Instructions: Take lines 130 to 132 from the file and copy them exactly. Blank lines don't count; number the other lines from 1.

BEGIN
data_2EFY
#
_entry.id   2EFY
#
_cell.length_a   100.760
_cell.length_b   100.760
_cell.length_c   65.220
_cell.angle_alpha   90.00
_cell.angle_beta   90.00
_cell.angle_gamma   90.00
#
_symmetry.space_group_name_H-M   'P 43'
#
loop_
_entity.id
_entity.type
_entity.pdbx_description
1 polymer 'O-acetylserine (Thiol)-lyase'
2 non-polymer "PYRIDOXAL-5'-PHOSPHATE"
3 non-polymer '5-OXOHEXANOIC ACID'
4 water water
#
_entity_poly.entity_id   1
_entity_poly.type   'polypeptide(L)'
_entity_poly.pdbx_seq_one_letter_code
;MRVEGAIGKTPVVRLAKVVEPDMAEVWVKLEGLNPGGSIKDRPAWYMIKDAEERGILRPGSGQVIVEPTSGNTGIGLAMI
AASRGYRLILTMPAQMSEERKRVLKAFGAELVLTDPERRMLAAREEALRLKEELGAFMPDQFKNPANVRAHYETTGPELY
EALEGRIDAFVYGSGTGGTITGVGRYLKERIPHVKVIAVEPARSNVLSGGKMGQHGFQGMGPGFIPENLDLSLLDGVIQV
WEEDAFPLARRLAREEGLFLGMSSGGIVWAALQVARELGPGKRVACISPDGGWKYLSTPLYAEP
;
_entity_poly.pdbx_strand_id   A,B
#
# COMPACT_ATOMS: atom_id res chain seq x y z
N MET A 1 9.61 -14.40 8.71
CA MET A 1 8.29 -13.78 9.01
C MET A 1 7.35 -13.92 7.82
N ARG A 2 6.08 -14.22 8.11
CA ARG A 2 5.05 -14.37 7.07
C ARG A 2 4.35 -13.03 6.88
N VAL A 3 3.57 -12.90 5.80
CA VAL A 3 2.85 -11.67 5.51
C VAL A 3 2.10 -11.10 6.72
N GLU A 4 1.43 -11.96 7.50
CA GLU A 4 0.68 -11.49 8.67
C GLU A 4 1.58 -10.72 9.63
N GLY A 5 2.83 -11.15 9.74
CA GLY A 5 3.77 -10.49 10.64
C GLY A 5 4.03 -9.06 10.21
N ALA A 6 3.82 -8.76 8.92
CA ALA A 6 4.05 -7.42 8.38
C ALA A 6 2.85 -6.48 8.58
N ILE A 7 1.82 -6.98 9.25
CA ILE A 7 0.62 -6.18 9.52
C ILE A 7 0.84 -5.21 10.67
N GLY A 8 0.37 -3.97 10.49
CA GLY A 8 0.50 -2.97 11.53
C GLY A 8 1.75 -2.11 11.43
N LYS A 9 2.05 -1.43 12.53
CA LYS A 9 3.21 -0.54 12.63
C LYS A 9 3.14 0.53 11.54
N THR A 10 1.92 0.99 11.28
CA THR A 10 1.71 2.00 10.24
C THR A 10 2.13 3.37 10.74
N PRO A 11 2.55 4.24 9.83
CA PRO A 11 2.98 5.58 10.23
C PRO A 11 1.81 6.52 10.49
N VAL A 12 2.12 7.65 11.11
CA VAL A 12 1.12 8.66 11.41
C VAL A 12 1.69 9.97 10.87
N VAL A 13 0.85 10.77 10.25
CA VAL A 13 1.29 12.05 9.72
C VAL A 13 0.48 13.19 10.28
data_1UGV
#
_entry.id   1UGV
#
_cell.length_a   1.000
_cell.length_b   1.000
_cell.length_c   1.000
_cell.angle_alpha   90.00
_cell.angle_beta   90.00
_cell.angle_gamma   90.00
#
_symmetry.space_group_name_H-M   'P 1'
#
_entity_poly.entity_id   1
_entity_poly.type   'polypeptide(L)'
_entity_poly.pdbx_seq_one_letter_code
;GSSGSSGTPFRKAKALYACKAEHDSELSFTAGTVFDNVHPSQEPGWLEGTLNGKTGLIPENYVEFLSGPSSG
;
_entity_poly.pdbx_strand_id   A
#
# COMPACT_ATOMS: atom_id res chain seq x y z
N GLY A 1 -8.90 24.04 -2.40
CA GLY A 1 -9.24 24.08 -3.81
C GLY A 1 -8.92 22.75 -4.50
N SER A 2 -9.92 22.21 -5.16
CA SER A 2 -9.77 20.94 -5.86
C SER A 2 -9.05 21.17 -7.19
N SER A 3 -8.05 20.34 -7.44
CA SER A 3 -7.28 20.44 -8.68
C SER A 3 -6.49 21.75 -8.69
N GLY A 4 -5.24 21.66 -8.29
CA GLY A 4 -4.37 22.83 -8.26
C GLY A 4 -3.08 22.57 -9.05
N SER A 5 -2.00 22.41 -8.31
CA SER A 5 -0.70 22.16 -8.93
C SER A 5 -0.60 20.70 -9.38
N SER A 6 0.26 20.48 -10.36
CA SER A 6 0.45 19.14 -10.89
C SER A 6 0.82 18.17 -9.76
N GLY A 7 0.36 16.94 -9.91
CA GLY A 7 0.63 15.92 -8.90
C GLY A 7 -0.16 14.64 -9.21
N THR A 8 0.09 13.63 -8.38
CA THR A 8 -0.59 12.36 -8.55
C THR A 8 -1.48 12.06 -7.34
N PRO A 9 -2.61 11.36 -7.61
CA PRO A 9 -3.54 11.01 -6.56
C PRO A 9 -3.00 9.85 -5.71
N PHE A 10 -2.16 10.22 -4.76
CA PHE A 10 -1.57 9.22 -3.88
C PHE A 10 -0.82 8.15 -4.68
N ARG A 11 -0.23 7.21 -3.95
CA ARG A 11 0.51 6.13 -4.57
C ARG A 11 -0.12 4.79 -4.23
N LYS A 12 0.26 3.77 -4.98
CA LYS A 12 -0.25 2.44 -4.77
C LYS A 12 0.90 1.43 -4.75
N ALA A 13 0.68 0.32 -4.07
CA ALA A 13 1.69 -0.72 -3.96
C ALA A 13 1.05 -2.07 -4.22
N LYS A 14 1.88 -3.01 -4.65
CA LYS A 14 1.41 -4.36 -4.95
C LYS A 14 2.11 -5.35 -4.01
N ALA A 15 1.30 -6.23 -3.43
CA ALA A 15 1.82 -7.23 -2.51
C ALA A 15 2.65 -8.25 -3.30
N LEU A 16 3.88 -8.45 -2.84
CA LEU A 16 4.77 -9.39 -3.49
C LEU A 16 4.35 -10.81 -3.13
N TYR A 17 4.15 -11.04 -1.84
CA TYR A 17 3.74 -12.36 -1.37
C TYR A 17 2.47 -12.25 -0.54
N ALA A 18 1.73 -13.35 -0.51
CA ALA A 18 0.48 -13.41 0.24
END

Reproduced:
N ALA A 13 0.68 0.32 -4.07
CA ALA A 13 1.69 -0.72 -3.96
C ALA A 13 1.05 -2.07 -4.22